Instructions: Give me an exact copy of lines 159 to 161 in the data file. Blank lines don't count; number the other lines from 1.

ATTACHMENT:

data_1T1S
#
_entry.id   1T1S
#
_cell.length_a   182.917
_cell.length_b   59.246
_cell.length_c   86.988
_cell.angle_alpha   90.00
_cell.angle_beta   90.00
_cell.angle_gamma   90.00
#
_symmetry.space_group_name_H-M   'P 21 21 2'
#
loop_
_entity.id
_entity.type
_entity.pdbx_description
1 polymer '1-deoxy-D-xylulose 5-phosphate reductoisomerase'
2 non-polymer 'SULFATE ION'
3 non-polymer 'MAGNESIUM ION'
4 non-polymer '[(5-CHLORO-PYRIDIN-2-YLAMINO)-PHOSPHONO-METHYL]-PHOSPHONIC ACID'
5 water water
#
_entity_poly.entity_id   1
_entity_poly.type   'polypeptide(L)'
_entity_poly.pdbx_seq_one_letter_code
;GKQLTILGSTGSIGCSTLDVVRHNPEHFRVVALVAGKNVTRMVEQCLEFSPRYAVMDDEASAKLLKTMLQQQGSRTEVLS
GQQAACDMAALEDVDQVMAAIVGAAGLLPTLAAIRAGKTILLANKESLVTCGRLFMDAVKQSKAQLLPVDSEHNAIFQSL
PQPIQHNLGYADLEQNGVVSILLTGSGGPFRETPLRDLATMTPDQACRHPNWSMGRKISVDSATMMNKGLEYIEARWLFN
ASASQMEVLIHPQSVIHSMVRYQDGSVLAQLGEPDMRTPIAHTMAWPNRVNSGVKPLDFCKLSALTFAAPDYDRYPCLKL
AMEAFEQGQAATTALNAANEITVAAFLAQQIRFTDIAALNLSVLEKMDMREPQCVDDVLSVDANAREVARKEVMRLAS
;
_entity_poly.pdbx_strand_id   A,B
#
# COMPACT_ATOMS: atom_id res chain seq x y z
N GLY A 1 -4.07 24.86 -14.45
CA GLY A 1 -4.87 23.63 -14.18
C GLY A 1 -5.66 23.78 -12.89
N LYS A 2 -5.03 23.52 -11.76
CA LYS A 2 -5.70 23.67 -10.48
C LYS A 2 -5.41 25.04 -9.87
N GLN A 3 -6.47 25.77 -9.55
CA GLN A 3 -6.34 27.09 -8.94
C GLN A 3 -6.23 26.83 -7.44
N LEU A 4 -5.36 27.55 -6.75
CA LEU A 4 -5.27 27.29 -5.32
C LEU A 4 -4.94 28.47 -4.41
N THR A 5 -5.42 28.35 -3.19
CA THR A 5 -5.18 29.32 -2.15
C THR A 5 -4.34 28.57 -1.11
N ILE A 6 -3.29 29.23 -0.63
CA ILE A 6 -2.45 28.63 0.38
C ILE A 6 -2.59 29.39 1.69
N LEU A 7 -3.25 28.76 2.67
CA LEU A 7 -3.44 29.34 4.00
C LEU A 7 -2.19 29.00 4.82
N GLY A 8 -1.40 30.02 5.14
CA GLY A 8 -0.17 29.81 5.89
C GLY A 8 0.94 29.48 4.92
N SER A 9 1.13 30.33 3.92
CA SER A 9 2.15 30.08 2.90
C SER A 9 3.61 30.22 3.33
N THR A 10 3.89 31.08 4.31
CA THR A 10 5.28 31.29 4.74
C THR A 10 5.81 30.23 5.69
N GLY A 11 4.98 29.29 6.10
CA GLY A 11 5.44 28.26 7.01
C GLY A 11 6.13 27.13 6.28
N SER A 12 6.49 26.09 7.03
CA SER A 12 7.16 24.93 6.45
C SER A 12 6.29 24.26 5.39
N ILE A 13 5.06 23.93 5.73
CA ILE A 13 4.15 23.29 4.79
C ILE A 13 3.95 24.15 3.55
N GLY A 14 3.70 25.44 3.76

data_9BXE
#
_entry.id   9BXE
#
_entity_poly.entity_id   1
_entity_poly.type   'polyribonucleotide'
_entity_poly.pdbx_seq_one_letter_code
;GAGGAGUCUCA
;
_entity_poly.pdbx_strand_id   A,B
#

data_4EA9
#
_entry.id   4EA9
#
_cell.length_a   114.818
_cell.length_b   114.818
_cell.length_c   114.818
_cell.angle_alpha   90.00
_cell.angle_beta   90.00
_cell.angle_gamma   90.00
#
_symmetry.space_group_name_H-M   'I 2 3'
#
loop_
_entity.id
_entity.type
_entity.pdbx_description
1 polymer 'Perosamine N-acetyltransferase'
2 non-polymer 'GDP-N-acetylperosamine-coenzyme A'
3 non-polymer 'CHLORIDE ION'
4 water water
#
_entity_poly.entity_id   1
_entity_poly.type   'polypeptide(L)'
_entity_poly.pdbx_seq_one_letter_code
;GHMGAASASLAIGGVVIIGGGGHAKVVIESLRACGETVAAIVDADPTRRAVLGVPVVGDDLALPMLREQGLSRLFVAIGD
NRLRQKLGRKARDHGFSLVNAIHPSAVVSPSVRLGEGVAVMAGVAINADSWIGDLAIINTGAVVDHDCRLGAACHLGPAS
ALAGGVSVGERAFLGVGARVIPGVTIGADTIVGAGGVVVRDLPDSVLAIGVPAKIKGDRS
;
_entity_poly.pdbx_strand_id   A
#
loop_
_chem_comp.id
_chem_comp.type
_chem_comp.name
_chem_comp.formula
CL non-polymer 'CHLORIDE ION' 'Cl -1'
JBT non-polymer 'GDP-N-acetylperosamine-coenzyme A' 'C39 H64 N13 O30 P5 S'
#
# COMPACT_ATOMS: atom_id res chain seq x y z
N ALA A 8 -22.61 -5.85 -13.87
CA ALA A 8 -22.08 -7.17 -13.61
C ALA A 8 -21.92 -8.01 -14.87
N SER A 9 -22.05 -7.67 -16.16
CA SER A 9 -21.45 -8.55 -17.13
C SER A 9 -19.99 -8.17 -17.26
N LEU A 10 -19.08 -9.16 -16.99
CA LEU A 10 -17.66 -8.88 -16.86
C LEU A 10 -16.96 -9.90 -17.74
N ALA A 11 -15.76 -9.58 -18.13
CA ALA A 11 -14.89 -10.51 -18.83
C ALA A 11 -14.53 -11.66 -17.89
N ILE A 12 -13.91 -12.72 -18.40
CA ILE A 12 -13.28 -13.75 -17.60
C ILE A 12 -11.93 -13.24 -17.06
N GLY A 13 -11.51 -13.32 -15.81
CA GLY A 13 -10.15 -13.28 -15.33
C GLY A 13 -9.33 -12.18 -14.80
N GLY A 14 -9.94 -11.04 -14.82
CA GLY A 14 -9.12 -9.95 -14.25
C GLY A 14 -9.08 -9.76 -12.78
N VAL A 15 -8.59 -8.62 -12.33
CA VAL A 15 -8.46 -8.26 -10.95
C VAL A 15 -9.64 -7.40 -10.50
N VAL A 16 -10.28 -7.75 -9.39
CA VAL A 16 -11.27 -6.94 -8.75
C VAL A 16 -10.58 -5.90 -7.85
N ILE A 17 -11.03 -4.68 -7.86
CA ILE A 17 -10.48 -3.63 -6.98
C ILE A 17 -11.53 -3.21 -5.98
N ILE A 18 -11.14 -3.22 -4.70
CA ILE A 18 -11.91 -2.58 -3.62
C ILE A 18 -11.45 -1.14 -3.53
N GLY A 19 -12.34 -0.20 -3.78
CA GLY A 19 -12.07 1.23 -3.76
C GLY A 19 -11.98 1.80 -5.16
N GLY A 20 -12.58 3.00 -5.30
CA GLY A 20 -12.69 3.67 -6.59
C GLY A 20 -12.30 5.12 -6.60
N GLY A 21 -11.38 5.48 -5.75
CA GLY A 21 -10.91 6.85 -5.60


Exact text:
C ILE A 18 -11.45 -1.14 -3.53
N GLY A 19 -12.34 -0.20 -3.78
CA GLY A 19 -12.07 1.23 -3.76